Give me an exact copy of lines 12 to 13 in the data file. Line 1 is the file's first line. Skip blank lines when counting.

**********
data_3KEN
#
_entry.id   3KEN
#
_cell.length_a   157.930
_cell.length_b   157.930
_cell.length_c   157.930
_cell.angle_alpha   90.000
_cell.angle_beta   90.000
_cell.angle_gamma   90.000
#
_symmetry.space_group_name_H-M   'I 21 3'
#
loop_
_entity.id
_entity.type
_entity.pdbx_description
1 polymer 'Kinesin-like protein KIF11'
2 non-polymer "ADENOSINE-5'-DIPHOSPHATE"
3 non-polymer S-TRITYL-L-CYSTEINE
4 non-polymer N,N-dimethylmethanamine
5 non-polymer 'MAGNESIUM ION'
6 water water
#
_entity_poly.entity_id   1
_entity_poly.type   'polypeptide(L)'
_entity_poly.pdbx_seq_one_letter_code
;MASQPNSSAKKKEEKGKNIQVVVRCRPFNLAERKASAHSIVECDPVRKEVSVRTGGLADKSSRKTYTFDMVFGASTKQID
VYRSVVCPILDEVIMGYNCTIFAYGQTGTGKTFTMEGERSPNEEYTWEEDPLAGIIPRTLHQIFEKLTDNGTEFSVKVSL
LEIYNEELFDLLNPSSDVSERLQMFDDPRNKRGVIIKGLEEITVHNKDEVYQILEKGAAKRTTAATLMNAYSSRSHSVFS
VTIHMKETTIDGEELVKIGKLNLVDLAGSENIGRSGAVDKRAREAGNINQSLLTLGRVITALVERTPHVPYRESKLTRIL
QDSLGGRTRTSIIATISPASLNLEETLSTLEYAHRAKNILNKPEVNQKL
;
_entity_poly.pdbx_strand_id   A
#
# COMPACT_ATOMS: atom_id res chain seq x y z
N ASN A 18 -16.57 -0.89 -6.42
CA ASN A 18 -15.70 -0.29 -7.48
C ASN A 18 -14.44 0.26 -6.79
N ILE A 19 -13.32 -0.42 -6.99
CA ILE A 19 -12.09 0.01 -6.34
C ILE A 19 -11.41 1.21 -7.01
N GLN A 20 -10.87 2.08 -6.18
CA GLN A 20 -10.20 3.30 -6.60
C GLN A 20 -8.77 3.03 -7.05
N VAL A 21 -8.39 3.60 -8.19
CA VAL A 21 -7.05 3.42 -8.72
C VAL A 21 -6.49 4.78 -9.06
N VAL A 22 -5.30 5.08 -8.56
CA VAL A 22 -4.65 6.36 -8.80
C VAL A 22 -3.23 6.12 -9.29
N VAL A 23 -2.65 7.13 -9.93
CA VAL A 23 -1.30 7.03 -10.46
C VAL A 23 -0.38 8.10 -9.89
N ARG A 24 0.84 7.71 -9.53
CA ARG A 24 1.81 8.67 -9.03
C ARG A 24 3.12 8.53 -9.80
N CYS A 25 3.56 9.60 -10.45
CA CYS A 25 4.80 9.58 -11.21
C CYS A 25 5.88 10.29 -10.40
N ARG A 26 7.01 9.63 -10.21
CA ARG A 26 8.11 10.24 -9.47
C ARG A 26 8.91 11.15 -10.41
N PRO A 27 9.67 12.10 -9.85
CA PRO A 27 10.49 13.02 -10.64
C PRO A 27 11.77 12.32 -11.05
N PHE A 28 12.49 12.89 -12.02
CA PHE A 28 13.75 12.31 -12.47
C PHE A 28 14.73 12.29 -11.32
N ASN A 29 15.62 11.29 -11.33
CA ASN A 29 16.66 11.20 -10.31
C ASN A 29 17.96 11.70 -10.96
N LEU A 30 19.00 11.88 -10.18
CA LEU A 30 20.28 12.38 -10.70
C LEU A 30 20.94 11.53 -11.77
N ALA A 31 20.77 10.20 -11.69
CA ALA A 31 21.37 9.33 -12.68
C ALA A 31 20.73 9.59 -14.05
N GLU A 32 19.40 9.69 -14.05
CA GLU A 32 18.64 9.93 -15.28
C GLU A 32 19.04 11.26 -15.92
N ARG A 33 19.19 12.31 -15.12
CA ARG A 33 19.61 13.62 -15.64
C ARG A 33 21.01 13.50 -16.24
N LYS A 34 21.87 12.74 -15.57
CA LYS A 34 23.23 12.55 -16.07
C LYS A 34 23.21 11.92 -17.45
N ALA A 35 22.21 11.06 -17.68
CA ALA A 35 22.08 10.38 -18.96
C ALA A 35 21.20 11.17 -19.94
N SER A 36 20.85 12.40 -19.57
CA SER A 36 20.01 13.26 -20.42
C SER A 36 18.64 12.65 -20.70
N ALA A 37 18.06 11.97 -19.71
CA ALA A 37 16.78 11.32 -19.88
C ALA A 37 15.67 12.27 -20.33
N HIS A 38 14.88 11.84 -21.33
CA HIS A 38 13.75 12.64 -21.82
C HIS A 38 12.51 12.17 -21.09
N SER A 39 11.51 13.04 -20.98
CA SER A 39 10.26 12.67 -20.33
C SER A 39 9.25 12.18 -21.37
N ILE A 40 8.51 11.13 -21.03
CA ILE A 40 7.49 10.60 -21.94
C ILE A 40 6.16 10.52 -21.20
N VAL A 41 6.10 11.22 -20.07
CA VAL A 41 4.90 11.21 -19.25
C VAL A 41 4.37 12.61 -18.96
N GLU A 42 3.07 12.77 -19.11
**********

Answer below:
_symmetry.space_group_name_H-M   'I 21 3'
#